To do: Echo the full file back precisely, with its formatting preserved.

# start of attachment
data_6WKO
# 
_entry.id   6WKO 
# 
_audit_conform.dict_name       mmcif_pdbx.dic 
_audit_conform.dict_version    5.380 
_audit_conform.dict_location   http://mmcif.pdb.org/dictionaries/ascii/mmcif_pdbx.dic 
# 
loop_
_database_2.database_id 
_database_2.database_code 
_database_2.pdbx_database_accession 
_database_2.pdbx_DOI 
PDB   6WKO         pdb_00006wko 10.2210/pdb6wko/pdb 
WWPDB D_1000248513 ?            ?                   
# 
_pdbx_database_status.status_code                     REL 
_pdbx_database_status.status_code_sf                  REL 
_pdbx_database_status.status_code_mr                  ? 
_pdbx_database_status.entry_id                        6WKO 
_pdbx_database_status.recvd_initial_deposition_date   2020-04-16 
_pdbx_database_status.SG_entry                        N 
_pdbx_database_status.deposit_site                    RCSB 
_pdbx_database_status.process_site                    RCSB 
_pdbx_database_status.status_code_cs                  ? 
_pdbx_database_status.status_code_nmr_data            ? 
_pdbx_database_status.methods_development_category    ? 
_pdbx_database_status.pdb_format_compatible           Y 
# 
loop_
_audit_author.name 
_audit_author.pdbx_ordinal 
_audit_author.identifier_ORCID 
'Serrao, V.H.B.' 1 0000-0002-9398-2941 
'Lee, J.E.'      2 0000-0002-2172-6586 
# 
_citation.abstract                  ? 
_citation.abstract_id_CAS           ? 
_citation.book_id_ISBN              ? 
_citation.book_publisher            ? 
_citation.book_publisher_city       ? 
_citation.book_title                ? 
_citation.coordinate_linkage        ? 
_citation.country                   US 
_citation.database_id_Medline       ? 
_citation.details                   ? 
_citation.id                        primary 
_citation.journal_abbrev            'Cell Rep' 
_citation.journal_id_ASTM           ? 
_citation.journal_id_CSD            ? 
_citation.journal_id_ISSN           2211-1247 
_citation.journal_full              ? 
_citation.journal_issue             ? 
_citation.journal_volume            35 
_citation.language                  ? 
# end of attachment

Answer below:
data_6WKO
# 
_entry.id   6WKO 
# 
_audit_conform.dict_name       mmcif_pdbx.dic 
_audit_conform.dict_version    5.380 
_audit_conform.dict_location   http://mmcif.pdb.org/dictionaries/ascii/mmcif_pdbx.dic 
# 
loop_
_database_2.database_id 
_database_2.database_code 
_database_2.pdbx_database_accession 
_database_2.pdbx_DOI 
PDB   6WKO         pdb_00006wko 10.2210/pdb6wko/pdb 
WWPDB D_1000248513 ?            ?                   
# 
_pdbx_database_status.status_code                     REL 
_pdbx_database_status.status_code_sf                  REL 
_pdbx_database_status.status_code_mr                  ? 
_pdbx_database_status.entry_id                        6WKO 
_pdbx_database_status.recvd_initial_deposition_date   2020-04-16 
_pdbx_database_status.SG_entry                        N 
_pdbx_database_status.deposit_site                    RCSB 
_pdbx_database_status.process_site                    RCSB 
_pdbx_database_status.status_code_cs                  ? 
_pdbx_database_status.status_code_nmr_data            ? 
_pdbx_database_status.methods_development_category    ? 
_pdbx_database_status.pdb_format_compatible           Y 
# 
loop_
_audit_author.name 
_audit_author.pdbx_ordinal 
_audit_author.identifier_ORCID 
'Serrao, V.H.B.' 1 0000-0002-9398-2941 
'Lee, J.E.'      2 0000-0002-2172-6586 
# 
_citation.abstract                  ? 
_citation.abstract_id_CAS           ? 
_citation.book_id_ISBN              ? 
_citation.book_publisher            ? 
_citation.book_publisher_city       ? 
_citation.book_title                ? 
_citation.coordinate_linkage        ? 
_citation.country                   US 
_citation.database_id_Medline       ? 
_citation.details                   ? 
_citation.id                        primary 
_citation.journal_abbrev            'Cell Rep' 
_citation.journal_id_ASTM           ? 
_citation.journal_id_CSD            ? 
_citation.journal_id_ISSN           2211-1247 
_citation.journal_full              ? 
_citation.journal_issue             ? 
_citation.journal_volume            35 
_citation.language                  ? 